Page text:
So is the University of Adelaide committed to free speech, or is its the latest university to dictate its version of how it would like free speech to be tailored?
Have students been told the law, or a convenient version of how it would like students to play nice with one another and staff, with a disregard for what actually constitutes our fundamental common law right of freedom of expression?
That is the question since the university recently welcomed new Vice Chancellor Professor Peter Hoj, a person already seen as controversial from his days as Vice-Chancellor of the University of Queensland.
Perceived as a sinophile, he was criticised by some for his perceived role in the suspension of student Drew Pavlou from Queensland University; albeit the suspension was handed out by the University Disciplinary Board. After a review by that University’s Senate Disciplinary Appeals Committee, Mr Pavlou‘s suspension was reduced from two years to 6 months. Professor Hoj sat on none of those bodies.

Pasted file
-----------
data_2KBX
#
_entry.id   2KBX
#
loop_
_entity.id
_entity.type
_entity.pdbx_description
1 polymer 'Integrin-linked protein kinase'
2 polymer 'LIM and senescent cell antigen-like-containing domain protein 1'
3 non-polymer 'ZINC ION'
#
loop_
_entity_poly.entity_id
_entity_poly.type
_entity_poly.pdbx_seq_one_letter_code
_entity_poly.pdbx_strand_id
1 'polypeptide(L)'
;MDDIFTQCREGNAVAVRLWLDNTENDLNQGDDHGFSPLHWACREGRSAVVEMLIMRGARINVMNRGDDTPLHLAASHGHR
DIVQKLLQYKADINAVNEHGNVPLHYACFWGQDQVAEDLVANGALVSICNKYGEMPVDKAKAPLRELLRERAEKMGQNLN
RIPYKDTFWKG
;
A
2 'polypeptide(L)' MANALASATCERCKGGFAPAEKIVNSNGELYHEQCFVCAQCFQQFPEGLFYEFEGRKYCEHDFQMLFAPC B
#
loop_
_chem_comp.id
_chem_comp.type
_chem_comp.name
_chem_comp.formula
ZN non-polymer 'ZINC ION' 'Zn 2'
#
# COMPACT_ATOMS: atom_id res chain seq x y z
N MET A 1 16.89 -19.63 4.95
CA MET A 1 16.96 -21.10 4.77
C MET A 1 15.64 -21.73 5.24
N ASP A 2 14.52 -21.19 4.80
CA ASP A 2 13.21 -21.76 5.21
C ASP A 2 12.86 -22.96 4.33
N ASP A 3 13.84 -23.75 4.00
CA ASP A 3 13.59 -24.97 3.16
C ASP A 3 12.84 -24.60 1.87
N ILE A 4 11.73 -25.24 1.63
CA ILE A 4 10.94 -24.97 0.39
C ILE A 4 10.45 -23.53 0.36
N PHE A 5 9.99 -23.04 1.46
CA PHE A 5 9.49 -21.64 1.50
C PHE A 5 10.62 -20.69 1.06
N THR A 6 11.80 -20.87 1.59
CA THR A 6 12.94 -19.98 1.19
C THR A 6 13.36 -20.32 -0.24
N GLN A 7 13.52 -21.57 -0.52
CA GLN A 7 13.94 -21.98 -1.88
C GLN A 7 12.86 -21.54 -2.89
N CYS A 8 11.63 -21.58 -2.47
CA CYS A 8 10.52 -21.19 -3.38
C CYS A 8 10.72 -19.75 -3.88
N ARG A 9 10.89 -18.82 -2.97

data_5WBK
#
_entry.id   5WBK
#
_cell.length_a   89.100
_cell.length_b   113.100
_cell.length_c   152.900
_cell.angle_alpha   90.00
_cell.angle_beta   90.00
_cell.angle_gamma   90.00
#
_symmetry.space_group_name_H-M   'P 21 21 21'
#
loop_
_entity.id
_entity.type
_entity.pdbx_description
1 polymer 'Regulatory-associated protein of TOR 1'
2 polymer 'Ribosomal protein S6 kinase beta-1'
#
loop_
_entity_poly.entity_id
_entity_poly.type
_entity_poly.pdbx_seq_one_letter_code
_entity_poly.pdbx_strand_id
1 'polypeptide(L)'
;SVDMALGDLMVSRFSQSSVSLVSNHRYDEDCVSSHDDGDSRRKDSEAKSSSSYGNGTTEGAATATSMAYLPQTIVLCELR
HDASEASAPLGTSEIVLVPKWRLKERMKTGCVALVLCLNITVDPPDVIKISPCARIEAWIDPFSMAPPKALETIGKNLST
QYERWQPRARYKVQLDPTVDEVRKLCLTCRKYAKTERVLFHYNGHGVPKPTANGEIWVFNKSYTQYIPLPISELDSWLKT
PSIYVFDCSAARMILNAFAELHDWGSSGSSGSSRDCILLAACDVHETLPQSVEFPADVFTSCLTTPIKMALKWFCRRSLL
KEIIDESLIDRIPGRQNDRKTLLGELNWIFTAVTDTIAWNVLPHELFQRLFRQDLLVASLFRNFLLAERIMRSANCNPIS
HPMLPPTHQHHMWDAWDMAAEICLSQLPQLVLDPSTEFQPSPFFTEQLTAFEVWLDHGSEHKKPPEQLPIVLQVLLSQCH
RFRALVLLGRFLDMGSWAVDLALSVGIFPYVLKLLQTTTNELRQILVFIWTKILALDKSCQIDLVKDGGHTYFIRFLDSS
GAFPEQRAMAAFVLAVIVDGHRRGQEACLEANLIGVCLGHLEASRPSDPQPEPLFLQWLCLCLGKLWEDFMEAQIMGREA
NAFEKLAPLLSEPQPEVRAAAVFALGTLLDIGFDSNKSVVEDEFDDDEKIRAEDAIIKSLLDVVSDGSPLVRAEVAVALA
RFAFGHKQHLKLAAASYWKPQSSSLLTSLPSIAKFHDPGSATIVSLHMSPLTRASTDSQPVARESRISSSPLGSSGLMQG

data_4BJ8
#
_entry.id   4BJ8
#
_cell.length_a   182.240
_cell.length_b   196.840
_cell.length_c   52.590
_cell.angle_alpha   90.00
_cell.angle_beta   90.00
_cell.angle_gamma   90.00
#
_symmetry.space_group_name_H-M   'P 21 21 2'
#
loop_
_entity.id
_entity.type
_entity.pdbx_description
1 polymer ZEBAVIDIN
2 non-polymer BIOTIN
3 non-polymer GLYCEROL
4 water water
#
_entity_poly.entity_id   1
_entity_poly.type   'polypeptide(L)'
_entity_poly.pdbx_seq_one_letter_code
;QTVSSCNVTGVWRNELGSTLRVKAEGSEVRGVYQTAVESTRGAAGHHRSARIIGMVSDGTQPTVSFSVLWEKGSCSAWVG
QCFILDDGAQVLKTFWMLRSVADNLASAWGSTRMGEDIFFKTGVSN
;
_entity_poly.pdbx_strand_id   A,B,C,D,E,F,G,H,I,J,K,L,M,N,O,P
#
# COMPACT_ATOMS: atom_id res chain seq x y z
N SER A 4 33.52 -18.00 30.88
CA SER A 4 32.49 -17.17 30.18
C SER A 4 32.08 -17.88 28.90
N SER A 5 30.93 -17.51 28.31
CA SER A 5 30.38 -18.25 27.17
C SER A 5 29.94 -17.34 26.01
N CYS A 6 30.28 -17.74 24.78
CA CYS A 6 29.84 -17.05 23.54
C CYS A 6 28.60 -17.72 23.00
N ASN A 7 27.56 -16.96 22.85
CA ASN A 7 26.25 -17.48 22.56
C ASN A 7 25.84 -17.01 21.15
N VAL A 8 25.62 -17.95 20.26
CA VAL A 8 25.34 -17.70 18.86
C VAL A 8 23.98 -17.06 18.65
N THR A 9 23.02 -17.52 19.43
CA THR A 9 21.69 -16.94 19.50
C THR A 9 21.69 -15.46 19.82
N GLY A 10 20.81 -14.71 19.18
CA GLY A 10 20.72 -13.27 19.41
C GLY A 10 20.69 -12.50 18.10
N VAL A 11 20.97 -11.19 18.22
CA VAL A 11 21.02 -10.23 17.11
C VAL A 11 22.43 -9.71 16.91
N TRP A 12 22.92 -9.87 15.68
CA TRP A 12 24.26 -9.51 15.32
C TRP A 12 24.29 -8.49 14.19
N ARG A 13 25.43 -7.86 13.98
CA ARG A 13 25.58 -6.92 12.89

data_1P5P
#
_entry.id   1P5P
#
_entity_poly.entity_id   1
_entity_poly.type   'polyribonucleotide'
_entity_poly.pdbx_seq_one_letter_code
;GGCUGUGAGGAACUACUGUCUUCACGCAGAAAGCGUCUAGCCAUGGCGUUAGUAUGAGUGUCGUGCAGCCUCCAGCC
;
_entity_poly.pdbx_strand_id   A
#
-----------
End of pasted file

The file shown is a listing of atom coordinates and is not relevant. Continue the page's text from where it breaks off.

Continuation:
The basis for the suspension were breaches in the applicable code of conduct because Mr Pavlou was highly critical of the People’s Republic of China and did not hold back in his online dialogue on the subject, at a time when the rule of law was being systematically dismembered by the PRC in Hong Kong. Mr Pavlou is now taking action in the Supreme Court of Queensland.
Evidently that matter and Professor Hoj’s membership of the Confucius Institute was enough to prompt University of Adelaide student and Uyghur, Adila Yarmuhammad, to publicly lambast the V-C saying (in her words):
“I’m upset to be a student here under someone who is openly affiliated with a government that hates my guts because I’m an Uyghur. A government that commits genocide on a daily basis. A government that puts millions of Uyghurs in so-called re-education camps where they are tortured beyond repair. A government organisation that has literally ruined my life and every week a person in the world‘s life.”
The University’s of Adelaide On Dit magazine published her comments in full on 5 February this year.
In quoting On Dit I should point out that I’m certain the Vice Chancellor may not agree with the assertion that he is “openly affiliated” with the Chinese government, and I pass no opinion on the remainder of the remarks of Ms Yarmuhammad.